The Daily Telegraph (2004)
Toni's still going song
August 2004 | Written by Michael Bodey
Toni Collette needed lightening up. After the emotional pull of the award-winning dramas, Japanese Story and The Hours, it was time for a comedy. Along came My Big Fat Greek Wedding's star and writer, Nia Vardalos, and a script in which two women pretend to be drag queens. Of course Connie & Carla was a comedy. "It really came along at the right time," Collette admits. "I'd been doing so much heavy emotional work and this is just so light and so joyous. If I think of the soul of this film, it's like looking at the Luna Park face."

And Collette lights it up, displaying a carefree attitude in the film that makes even the perky Vardalos seem a little staid. "I needed to go to work and just have a real life experience and not be weighed down by it," she says. "But I certainly wasn't looking for a musical. "I just thought it was very, very funny and clever and I did get to sing and dance. I got to laugh at work." And revisit her early music theatre experience, from the Australian Theatre for Young People and Sydney Theatre Company and Broadway, which she'd since shunned. In fact, the music theatre-friendly film, with its references to everything from Cats to Cabaret restored Collette's enthusiasm for the "cheesy" genre.

"I got into acting through musicals, through singing," Collette says. "This is a chance to go back and revisit where I came from and make fun of it and revel in it." And continue the tradition of Australian actors dressing in drag. "Absolutely. I'm quite proud to join the bandwagon," she laughs. Collette plays Carla, an enthusiastic American singer whose double act with Connie (Vardalos) hasn't taken them further than cheap airport lounge gigs.

But after being caught up in a friend's gang rumble, they flee to the city without culture, where they can sing unnoticed - Los Angeles. But in trying to create new identities for themselves, the duo become a successful drag act. In this sense, Collette shines, her singing and dancing a class above Vardalos's. Not that Collette has been an actor who foists their singing upon us. "Well, I think that may be about to change, not that I've been putting myself out there but I've been writing music for more than ten years and I think if I don't actually record it, I'll go insane.

"But I don't want to be one of those crass actors turned singers or indeed singers turned actors," she adds quickly. "There are two sides to the coin, the notion that if you're a creative person why should it be funnelled through one avenue, why shouldn't you leap over into other areas? "Then there's the idea you stick to what you do because you're an embarrassment. "But I certainly won't be baring my midriff," she grins. "I won't be purring, there'll be no little sex kitten thing going on, it's just music that is part of me and I want to get it out."

While it's been long in gestation, Collette's album will come at the right time, having just completed two US movies in quick succession - the drama In Her Shoes, by L.A. Confidential director Curtis Hanson, and the crime comedy The Last Shot, with Matthew Broderick, Alec Baldwin, Calista Flockhart and Ray Liotta. In Her Shoes stars Collette and Cameron Diaz as co-dependant sisters whose mother died when they were younger. Shirley MacLaine co-stars as their grandmother, the second screen icon in a row Collette has starred with. Debbie Reynolds is wheeled out during Connie & Carla. "They're both very different," Collette says of Reynolds and MacLaine. "Debbie, I didn't really get to know her, she came in and strutted her stuff. But Shirley, there are basically three lead parts so we spent a lot of time together. She's beautiful, I adore her, she's very vital and honest and straightforward and funny and loves to gasbag. She's very political and so interested in so many things."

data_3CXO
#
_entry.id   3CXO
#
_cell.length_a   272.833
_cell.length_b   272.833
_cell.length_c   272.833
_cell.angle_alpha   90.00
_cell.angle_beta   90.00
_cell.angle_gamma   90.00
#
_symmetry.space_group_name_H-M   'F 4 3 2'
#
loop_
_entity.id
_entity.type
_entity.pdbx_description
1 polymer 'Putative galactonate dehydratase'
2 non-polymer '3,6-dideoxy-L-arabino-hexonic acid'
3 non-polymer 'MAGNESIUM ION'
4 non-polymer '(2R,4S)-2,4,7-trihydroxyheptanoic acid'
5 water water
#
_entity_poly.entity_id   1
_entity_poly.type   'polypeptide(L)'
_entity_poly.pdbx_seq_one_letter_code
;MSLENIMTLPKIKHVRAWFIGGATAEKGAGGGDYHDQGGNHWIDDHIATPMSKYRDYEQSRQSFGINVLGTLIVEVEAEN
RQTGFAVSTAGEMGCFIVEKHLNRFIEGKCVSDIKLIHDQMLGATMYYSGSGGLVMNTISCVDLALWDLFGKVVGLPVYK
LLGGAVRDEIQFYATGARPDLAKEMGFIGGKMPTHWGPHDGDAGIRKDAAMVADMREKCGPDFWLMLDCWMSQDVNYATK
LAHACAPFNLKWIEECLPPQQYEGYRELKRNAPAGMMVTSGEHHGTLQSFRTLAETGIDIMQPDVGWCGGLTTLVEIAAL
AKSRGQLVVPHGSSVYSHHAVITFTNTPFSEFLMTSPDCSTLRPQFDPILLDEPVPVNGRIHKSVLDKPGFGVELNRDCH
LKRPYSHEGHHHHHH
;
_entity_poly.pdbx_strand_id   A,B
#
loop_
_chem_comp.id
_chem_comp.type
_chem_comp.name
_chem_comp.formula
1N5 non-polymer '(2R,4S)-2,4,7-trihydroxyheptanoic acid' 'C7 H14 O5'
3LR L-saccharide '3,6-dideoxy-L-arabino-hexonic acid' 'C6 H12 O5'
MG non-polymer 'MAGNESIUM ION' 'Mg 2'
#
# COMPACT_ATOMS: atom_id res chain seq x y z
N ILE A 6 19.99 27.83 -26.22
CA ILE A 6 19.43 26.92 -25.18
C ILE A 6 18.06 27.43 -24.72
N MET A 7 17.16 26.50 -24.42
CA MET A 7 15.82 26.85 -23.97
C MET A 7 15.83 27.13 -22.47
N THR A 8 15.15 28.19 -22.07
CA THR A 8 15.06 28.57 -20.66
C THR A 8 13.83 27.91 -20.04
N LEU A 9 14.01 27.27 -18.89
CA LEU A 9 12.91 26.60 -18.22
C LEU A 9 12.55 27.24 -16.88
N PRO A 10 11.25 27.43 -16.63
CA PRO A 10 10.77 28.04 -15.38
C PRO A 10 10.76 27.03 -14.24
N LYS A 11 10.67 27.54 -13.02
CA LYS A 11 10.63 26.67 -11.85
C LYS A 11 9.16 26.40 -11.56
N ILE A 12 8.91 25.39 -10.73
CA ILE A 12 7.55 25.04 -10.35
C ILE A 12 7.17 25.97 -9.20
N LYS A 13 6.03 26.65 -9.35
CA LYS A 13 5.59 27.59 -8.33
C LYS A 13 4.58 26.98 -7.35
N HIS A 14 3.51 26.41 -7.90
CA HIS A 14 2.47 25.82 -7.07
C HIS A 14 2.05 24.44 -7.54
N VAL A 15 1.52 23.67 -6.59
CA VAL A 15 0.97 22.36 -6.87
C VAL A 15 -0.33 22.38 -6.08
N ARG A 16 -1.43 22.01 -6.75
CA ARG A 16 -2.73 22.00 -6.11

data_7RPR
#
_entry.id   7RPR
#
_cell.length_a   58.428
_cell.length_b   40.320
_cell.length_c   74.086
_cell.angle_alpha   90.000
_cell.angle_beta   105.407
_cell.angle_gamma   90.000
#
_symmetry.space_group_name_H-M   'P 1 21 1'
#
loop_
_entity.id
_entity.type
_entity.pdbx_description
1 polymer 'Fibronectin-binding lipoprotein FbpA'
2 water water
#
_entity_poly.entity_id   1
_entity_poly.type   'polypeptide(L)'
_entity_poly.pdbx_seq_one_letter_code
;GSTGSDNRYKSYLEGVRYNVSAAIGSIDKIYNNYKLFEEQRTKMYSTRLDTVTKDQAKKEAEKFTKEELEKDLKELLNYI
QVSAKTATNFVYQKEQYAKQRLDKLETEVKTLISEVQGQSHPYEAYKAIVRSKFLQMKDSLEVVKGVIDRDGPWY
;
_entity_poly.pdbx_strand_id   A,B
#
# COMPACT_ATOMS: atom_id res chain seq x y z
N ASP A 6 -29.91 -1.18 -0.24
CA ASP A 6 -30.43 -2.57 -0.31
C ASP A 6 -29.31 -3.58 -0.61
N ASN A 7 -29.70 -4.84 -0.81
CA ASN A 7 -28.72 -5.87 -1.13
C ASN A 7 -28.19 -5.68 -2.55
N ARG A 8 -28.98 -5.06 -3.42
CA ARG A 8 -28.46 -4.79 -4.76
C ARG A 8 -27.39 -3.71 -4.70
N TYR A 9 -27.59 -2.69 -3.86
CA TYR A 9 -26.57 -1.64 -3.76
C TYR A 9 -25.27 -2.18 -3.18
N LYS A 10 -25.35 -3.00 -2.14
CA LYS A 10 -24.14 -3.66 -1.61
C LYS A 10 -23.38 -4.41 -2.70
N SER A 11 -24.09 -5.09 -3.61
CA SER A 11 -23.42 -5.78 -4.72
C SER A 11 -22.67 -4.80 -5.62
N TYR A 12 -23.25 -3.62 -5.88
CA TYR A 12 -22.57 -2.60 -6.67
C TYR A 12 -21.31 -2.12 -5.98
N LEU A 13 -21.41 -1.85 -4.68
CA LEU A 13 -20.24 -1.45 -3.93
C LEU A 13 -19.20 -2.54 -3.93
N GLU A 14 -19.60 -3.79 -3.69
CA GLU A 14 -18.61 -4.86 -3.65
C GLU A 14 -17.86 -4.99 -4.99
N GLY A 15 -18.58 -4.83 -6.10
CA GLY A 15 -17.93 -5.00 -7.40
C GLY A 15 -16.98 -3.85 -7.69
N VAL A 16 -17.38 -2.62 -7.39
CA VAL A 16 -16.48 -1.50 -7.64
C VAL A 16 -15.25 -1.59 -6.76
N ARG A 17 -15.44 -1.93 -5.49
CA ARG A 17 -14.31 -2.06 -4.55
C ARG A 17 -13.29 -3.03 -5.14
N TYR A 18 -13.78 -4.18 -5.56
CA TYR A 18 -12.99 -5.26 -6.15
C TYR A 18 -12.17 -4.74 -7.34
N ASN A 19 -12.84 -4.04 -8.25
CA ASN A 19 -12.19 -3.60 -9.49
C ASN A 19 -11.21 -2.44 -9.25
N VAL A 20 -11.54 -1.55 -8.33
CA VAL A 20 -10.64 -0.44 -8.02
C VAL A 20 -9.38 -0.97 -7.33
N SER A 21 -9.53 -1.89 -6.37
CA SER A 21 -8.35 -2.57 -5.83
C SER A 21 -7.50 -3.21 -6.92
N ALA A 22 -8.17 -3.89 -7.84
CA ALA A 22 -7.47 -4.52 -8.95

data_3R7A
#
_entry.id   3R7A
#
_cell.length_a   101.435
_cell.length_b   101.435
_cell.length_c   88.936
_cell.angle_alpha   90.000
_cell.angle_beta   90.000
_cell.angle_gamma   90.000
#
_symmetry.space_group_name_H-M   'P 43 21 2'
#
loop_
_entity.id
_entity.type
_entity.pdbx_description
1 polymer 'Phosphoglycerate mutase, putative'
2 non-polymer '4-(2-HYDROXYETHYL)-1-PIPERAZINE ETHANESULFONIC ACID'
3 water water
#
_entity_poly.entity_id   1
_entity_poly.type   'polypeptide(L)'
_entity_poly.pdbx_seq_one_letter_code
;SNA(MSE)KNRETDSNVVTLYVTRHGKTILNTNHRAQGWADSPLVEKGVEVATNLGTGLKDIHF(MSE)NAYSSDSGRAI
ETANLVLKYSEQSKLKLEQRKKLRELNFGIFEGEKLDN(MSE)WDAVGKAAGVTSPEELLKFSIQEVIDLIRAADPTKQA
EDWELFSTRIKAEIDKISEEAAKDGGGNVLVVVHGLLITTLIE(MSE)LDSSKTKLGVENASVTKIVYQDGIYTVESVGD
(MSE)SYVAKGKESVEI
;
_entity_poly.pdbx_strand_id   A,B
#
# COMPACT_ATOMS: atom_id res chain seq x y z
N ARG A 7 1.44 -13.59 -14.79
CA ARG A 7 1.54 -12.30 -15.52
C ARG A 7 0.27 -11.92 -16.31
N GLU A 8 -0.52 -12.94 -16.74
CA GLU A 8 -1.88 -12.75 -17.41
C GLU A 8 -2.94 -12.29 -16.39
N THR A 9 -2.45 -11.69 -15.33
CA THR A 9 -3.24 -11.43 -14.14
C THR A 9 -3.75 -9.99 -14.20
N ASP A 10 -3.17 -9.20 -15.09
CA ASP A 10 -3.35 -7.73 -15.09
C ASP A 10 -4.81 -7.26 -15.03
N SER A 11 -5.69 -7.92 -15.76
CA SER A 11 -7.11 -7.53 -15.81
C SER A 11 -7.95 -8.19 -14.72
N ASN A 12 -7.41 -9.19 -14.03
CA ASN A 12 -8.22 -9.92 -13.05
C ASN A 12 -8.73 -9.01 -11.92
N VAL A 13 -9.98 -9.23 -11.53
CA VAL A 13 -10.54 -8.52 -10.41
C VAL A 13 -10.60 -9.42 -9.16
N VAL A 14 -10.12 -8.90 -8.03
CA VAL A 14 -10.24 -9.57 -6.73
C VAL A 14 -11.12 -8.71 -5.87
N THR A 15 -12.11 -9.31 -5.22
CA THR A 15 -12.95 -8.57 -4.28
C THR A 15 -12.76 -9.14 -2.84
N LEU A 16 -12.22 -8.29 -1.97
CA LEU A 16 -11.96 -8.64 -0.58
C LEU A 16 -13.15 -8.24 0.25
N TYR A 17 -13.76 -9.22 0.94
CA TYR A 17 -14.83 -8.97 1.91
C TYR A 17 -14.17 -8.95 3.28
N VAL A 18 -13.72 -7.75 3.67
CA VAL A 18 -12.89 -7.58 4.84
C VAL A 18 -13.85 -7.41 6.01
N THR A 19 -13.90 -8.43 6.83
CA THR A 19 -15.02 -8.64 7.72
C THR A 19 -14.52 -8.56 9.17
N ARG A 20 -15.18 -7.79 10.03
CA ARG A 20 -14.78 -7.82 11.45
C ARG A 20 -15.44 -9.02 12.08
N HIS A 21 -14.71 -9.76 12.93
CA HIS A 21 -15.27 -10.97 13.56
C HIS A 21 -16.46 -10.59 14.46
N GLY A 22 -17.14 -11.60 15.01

Which is how one might describe Collette - political. "If you call caring about the world you live in political, sure," she says. She spoke out against mining after the release of Japanese Story, for which she won an AFI Award, a comment that didn't go down very well in some quarters. "I arrived in Western Australia the day that it said 'Toni Collette not welcome in WA' on the front of the paper," she laughs. "All these people kept coming up and apologising to me and I kept thinking what were they talking about? Then I realised what had happened." But in an industry where most younger actors are meek about everything other than the promotion of their latest movie, Collette is a rarity.

"It's so weird because being an actor is somehow determined by how people receive you, it has nothing to do with you as an actor," she says. "You can be a great actor and not work. So I think some people dull themselves down and don't step out of line so they don't offend people." So criticism of her comments is water off a duck's back? "It has to be because I'm not going to appease other people by bending over backwards. I have to speak my mind, I have to be who I am. If I offend people, well, you can't please everyone." Which is why she notes she only heard "a vague murmur" about Bruce Beresford's recent criticism of her performance in Japanese Story. She didn't chase it.

"Why investigate it?" she asks. "Why open up that can of worms?"